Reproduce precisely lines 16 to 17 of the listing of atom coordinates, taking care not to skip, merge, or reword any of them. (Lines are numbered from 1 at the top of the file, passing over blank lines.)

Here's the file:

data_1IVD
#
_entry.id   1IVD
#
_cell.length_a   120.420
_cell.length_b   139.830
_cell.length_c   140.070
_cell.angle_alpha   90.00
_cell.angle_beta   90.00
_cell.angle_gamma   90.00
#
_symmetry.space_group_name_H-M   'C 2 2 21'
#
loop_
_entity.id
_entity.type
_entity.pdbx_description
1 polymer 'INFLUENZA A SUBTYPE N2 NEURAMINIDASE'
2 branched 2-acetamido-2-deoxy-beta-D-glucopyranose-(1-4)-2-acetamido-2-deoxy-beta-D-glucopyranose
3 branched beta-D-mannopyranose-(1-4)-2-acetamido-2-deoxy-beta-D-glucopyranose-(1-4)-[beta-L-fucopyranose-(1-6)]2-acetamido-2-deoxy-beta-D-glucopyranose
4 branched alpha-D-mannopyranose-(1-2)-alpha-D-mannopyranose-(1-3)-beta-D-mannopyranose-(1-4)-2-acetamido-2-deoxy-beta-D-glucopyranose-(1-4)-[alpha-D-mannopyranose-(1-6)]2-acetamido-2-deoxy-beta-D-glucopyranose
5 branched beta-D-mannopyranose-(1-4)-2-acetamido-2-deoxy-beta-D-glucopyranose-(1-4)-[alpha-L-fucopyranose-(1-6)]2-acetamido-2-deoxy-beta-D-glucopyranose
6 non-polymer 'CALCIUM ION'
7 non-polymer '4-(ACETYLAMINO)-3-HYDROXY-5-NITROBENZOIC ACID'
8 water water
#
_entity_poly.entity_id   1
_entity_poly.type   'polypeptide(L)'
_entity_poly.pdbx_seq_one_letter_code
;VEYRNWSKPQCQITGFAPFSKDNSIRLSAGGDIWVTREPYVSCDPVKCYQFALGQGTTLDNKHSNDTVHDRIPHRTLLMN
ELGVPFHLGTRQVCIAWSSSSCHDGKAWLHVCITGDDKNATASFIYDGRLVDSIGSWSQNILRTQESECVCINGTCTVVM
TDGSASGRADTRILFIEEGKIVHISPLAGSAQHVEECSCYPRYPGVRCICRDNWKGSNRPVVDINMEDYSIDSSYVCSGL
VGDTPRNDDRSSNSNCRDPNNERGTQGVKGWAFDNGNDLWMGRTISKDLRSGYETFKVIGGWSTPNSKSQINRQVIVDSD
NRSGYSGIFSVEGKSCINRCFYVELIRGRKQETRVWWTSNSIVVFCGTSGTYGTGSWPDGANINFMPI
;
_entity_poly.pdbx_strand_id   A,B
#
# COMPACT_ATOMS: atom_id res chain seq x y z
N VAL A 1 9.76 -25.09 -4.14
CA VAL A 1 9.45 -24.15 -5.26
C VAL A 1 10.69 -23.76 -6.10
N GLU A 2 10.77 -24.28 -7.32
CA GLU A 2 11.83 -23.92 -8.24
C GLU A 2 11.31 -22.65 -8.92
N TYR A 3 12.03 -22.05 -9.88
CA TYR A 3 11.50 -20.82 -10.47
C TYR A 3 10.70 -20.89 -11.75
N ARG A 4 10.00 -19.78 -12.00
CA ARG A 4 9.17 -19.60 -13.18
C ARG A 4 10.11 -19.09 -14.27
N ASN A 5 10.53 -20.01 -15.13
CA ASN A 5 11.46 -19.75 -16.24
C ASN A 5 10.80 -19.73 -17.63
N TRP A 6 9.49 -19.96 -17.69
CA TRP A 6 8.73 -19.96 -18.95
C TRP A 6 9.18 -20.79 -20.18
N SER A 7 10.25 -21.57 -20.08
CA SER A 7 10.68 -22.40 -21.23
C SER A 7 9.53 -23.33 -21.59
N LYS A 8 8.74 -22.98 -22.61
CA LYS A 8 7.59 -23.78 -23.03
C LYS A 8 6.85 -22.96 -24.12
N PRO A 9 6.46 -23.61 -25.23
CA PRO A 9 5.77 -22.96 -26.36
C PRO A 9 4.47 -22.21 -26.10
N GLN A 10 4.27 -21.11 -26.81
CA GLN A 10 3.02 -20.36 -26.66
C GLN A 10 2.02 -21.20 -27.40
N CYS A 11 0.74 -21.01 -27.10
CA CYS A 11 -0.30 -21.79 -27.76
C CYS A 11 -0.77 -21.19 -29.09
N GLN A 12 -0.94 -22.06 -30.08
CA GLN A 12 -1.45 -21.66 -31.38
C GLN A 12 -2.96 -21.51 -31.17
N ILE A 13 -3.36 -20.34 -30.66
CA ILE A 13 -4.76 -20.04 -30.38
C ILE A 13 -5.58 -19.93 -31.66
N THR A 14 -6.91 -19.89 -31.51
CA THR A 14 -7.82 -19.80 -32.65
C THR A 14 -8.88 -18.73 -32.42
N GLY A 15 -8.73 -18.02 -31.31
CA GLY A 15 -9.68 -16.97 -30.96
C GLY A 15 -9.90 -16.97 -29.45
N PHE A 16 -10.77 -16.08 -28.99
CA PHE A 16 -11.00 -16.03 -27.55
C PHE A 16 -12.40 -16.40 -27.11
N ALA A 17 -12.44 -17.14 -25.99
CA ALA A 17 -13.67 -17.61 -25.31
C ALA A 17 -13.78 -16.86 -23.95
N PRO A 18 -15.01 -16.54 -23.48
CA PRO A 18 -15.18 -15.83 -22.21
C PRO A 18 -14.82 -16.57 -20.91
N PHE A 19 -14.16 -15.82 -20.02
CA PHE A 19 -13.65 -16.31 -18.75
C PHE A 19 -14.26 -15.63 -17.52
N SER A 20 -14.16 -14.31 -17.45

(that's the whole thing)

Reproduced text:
_entity.type
_entity.pdbx_description